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Re-enter D'Avolos behind.
D’Av. At it already! admirable haste.
Bian. Am I again betray'd ? bad man.-

Fern. Keep in,
Bright angel, that severer breath, to cool
That heat of cruelty, which sways the temple
Of your too stony breast: you cannot urge
One reason to rebuke my trembling plea,
Which I have not, with many nights' expense,
Examined; but, oh, madam, still I find
No physic strong to cure a tortured mind,
But freedom from the torture it sustains.

D'Av. Not kissing yet? still on your knees? O for a plump bed and clean sheets, to comfort the aching of his shins! we shall have them clip anon, and lisp kisses; here's ceremony, with a vengeance! Bian. Rise up, we charge you, rise : [he rises]

look on our face. What see you there that may persuade a hope Of lawless love? Know, most unworthy man, So much we hate the baseness of thy lust, As, were none living of thy sex but thee, We had much rather prostitute our blood To some envenom'd serpent, than admit Thy bestial dalliance. Couldst thou dare to speak Again, when we forbade ? no, wretched thing, Take this for answer: if thou henceforth ope Thy leprous mouth to tempt our ear again, We shall not only certify our lord Of thy disease in friendship, but revenge

Thy boldness with the forfeit of thy life.
Think on't.

D'Av. Now,'now, now the game's a-foot! your gray jennet with the white face is curried, forsooth;—please your lordship leap up into the saddle, forsooth?—Poor duke, how must thy head ach now! Fern. Stay, go not hence in choler, blessed wo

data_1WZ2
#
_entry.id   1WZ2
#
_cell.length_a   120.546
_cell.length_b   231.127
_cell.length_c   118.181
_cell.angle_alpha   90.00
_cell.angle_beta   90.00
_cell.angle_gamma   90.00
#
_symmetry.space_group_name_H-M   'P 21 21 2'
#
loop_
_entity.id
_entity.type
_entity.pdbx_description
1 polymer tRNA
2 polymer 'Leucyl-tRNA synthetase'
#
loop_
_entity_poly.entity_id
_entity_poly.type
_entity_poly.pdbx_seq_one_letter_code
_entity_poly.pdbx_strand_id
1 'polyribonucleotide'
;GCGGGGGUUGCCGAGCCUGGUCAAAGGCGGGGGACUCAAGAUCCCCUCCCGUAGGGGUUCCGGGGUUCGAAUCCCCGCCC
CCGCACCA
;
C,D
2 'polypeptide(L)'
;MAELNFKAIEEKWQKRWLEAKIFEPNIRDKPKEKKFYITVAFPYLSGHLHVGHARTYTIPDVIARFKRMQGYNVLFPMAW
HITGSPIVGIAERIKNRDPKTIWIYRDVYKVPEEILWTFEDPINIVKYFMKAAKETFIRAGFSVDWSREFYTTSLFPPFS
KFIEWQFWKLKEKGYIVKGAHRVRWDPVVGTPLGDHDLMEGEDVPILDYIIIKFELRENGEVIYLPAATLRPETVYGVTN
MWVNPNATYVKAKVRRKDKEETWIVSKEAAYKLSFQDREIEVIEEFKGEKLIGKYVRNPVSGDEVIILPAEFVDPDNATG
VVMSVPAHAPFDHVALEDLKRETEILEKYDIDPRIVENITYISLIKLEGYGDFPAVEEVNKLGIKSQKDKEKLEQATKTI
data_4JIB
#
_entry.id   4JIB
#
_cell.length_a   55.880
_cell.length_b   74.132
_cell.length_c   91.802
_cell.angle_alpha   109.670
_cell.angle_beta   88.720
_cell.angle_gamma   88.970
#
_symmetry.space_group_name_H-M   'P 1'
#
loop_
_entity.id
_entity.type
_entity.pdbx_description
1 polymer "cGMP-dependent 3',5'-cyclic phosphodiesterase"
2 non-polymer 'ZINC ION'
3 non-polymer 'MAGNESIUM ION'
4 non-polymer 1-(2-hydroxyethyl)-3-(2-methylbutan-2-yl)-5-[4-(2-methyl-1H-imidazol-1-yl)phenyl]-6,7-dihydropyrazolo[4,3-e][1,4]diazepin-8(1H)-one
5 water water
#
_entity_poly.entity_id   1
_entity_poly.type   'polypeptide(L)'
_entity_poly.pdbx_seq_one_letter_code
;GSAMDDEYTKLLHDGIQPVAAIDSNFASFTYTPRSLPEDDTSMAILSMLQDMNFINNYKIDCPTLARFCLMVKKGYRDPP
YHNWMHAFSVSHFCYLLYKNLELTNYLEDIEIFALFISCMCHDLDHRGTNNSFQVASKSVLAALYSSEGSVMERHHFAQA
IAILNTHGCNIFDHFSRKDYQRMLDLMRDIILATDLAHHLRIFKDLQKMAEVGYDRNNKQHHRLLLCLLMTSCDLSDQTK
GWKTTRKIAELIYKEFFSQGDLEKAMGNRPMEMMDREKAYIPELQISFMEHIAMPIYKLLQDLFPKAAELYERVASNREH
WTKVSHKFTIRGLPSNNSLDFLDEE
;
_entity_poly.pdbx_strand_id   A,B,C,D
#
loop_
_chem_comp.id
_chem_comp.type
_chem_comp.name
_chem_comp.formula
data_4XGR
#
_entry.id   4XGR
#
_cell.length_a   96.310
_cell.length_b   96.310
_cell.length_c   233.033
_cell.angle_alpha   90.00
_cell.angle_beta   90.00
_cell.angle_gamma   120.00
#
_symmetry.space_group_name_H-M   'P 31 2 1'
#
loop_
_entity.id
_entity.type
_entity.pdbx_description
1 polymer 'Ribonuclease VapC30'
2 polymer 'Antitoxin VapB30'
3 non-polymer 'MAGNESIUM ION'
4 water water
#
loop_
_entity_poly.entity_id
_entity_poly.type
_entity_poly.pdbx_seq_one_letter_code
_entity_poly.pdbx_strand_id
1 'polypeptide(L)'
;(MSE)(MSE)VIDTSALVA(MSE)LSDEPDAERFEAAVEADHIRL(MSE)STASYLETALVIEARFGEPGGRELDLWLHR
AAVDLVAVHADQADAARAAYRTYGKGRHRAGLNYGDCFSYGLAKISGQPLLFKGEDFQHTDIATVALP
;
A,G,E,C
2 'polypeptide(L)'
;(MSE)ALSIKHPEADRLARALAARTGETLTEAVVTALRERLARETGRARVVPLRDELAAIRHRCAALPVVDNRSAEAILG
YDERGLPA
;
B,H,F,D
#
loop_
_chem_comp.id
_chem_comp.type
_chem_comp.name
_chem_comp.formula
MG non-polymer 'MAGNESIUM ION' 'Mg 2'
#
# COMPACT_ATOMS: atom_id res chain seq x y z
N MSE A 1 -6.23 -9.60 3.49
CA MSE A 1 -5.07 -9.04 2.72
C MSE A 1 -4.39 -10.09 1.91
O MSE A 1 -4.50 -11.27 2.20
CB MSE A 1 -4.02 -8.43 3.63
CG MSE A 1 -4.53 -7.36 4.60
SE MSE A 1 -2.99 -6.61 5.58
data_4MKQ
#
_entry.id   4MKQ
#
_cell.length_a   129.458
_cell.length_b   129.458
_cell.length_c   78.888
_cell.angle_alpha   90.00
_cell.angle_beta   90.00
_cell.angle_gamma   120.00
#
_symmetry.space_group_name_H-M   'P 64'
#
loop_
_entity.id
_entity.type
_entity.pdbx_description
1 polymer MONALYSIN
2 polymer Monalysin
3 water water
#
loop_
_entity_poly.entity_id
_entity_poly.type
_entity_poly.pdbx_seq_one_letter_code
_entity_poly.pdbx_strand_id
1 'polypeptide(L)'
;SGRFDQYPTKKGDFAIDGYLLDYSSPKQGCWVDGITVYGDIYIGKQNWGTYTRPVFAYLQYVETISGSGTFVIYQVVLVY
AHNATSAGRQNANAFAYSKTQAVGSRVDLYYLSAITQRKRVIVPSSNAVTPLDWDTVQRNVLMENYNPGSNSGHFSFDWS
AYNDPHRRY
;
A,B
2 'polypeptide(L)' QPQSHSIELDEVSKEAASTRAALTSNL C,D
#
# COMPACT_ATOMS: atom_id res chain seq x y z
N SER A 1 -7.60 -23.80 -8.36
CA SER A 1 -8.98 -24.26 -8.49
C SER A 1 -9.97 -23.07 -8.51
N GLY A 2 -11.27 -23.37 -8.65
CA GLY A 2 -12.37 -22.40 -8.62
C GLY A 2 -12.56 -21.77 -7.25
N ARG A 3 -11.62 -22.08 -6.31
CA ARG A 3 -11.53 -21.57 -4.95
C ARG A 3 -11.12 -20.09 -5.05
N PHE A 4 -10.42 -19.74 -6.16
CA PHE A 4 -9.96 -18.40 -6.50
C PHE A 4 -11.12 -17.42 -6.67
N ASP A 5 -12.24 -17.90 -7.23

man! You have school'd me; lend me hearing: though

the float Of infinite desires swell to a tide Too high so soon to ebb, yet by this hand,

[Kisses her hand. This glorious, gracious hand of your's—

D'Av. Aye, marry, the match is made; clap hands and to't, ho!

Fern. I swear,
Henceforth I never will as much in word,
In letter, or in syllable, presume
To make a repetition of my griefs.
Good night t'ye! if, when I am dead, you rip
This coffin of my heart, there shall you

read
With constant eyes, what now my tongue defines,
Bianca's name carv'd out in bloody lines.
For ever, lady, now good night!

Bian. Good night!
Rest in your goodness; lights there.

[Enter Attendants with lights.] Sir, good night.

[Exeunt sundry ways. D'Av. So, via !---To be cuckold (mercy and

providence) is as natural to a married man as to eat, sleep, or wear a nightcap. Friends!—I will rather trust mine arm in the throat of a lion, my purse with a courtezan, my neck with the chance on a dye, or my religion in a synagogue of Jews, than my wife with a friend. Wherein do princes exceed the poorest peasant that ever was yoked to a sixpenny strumpet, but that the horns of the one are mounted some two inches higher by a choppine? than the other ? Oh Acteon! the goodliest headed beast of the forest amongst wild cattle is a stag; and the goodliest beast amongst tame fools in a corporation is a cuckold.

Re-enter FIORMONDA.
Fior. Speak, D'Avolos, how thrives intelligence?

D'Av. Above the prevention of fate, madam. I saw him kneel, make pitiful faces, kiss hands and forefingers, rise, and by this time he is